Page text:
Texas A&M University's proposed new campus carry rules include few major restrictions for handguns and will allow the weapons in classrooms and dormitories.
The proposed rules have been approved by Chancellor John Sharp and A&M System legal staff. They will be reviewed by the A&M System Board of Regents later this month. State law doesn't require board approval of campus carry rules, but it does allow regents to amend the rules if they disagree with them.
The smaller universities in the A&M System will also allow guns in classrooms and dorms, with three exceptions. Prairie View A&M University, Texas A&M International University and Texas A&M University-Corpus Christi each have dorms that are leased by third-party companies. Those companies will be able to decide on their own whether they want to ban guns in their facilities.
The rules are designed to comply with the state's campus carry law, which was approved last year and goes into effect Aug. 1. The law allows concealed license holders to carry their weapons on campus in most cases. But universities are allowed to declare some limited areas gun-free, as long as those areas don't have the effect of making it impossible to carry a gun on campus.
In Texas, concealed handgun licenses are only available to people over the age of 21, so many undergraduates will still be unable to carry guns.
The law generated strong opposition from some university leaders, especially officials affiliated with the University of Texas System. But administrators at A&M have never expressed much concern. Sharp said in a letter to Lt. Gov. Dan Patrick before the law was approved last year that that he didn't have any problem with the idea.
"Do I trust my students, faculty and staff to work and live responsibly under the same laws at the university as they do at home?" Sharp wrote. "Of course I do!"
That attitude appears to be reflected in the rules. The law has prompted many professors and gun control supporters across the state to call for bans in classrooms, dormitories and professors' offices. Most public universities have opted not to ban guns in classrooms, but a few, including the University of Texas at Austin, have imposed bans in certain dormitories and other places. Most private universities, which have a choice of whether to comply with the law, have chosen to opt out.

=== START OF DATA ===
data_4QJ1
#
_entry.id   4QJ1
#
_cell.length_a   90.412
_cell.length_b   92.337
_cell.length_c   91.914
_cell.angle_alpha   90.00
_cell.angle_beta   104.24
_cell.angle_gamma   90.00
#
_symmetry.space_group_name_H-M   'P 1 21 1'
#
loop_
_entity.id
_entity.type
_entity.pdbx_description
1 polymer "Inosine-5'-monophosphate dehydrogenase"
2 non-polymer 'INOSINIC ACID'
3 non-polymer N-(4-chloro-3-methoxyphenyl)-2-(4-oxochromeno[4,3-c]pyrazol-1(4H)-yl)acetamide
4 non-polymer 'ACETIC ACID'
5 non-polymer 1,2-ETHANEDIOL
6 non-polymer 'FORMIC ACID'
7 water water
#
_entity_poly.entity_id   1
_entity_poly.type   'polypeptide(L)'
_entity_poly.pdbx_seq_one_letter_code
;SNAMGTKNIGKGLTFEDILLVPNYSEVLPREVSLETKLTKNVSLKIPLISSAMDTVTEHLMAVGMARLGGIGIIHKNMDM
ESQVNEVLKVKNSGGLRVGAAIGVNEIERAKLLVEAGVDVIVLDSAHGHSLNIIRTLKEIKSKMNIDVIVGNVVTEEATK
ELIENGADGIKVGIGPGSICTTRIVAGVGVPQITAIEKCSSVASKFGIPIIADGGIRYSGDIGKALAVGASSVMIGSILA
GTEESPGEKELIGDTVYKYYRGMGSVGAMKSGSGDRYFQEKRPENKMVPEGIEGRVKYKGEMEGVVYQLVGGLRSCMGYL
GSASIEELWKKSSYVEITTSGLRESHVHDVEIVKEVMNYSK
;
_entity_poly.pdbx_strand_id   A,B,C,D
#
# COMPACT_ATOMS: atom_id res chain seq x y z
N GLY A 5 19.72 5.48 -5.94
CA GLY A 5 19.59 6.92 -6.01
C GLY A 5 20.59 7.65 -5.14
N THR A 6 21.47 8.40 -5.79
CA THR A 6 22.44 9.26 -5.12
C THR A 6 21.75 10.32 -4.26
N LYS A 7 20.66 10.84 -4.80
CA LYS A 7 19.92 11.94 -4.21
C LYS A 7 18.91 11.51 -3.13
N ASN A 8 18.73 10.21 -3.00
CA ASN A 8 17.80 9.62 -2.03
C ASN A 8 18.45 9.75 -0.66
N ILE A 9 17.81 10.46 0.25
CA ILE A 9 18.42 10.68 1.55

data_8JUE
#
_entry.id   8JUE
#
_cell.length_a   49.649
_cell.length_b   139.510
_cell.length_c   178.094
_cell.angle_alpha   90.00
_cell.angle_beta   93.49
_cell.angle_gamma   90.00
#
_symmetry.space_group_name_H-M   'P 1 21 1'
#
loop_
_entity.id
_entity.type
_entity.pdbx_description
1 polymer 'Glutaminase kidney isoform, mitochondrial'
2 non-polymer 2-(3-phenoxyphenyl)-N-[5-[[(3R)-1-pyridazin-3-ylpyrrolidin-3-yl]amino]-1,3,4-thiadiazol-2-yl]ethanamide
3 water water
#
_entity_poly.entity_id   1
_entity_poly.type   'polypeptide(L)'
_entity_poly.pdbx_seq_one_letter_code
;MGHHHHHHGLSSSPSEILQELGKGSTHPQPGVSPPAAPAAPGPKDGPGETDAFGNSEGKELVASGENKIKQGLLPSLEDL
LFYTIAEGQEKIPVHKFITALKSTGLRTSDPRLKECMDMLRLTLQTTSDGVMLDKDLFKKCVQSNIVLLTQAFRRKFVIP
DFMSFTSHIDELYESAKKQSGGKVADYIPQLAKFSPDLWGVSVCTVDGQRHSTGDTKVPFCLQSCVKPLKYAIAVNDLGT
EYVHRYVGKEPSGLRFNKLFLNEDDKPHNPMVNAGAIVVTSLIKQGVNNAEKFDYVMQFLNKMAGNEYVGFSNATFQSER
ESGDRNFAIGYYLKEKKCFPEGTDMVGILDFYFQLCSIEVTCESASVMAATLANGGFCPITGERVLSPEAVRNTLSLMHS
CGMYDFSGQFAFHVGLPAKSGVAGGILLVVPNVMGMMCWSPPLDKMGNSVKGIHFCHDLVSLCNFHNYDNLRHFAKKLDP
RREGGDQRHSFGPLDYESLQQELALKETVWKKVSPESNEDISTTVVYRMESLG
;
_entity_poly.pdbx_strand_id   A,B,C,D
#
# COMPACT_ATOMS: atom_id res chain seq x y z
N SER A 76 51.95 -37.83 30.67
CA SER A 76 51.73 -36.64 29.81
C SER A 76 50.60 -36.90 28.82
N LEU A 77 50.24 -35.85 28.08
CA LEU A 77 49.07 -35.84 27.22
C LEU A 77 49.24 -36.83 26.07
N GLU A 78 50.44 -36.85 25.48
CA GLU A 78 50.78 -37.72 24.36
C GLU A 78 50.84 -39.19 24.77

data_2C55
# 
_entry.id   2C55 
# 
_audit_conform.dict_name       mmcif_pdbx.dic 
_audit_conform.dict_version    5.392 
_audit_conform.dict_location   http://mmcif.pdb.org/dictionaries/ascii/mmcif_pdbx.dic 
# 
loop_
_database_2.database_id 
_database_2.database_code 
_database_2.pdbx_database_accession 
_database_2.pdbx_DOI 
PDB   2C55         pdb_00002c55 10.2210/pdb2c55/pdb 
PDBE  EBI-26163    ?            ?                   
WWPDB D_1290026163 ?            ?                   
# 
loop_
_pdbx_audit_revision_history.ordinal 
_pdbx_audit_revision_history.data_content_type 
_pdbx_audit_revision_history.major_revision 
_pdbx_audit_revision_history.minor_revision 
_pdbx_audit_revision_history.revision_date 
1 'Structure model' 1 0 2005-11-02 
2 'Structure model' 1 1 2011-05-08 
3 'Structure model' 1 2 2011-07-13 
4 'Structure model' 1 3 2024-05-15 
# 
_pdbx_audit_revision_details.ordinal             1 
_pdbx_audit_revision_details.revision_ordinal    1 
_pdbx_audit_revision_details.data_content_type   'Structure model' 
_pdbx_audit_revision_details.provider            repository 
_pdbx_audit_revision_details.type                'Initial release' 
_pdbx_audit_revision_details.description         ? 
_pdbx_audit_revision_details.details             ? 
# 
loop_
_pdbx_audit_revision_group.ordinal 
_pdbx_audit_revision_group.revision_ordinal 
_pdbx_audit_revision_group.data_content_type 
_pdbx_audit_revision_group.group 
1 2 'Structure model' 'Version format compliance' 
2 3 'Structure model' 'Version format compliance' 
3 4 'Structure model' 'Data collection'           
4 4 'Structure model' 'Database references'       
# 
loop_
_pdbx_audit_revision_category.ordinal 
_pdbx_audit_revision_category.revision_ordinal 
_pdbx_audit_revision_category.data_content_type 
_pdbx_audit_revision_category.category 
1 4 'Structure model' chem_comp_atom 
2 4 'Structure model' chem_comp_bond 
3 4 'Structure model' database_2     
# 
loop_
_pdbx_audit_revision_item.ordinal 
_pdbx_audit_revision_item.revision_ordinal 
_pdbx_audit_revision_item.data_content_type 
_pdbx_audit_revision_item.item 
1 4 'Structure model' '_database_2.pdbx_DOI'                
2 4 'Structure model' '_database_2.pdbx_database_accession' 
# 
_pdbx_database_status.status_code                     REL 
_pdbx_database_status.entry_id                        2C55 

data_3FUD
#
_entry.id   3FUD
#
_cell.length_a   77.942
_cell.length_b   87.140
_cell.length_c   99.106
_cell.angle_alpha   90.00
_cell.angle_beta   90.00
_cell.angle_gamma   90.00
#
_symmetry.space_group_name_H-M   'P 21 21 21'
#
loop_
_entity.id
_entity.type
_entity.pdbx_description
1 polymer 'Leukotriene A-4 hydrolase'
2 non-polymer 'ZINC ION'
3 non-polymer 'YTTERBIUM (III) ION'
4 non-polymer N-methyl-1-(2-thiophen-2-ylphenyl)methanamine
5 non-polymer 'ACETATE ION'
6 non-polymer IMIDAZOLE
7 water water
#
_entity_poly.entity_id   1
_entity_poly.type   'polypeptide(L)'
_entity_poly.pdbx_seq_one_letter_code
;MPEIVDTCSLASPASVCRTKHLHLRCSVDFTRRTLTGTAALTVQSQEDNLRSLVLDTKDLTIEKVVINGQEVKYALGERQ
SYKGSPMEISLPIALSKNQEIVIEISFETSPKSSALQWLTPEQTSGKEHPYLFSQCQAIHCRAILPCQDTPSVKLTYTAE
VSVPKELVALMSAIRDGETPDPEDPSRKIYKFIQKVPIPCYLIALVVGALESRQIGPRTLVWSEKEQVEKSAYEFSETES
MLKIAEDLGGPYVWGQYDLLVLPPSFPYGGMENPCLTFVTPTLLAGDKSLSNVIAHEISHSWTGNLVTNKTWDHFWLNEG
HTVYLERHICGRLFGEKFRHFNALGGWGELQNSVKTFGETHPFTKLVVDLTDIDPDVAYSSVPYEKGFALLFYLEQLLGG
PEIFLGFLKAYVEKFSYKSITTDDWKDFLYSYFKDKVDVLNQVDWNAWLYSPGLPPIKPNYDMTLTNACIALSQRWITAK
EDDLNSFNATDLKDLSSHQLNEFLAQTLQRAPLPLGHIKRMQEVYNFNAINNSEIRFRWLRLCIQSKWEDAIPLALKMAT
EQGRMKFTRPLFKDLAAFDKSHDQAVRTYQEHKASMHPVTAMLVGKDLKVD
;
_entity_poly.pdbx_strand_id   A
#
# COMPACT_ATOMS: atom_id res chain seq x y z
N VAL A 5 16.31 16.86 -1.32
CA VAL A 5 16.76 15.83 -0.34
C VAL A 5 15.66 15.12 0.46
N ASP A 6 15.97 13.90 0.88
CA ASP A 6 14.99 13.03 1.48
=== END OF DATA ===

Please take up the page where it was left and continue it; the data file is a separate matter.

A&M appears to be making little effort to ban guns in places where they wouldn't already be banned by the law. A&M will ban them at sporting events, child care facilities and places where student disciplinary hearings are held. Facilities on the campus that are leased by private companies will be allowed to make their own decisions about whether they want to ban guns.
A&M's rules were largely written by a task force appointed by university President Michael Young. But in a letter to the campus community Wednesday, Young said he made one minor change.
The task force, he said, suggested giving faculty the chance to ban guns in their individual offices. Young tweaked that to allow such a ban with his approval if the employee "has demonstrated that the carrying of a concealed handgun by a license holder in the office presents a significant risk of substantial harm due to a negligent discharge of the handgun," according to the proposed rules.
Young noted in his letter that he opposed campus carry when it was approved in Utah while he was the president of the University of Utah in 2004. His position on the idea "is a matter of public record," he said.
Still, he said he plans to implement the law "as efficiently and smoothly as possible."
"As President of Texas A&M, I am deeply committed to creating the optimal environment for learning, discovery and work," he wrote. "At the same time, as a state institution, we are subject to the demands of the law and will necessarily comply."
Disclosure: Texas A&M University and the University of Texas at Austin are corporate sponsors of The Texas Tribune. A complete list of Tribune donors and sponsors can be viewed here.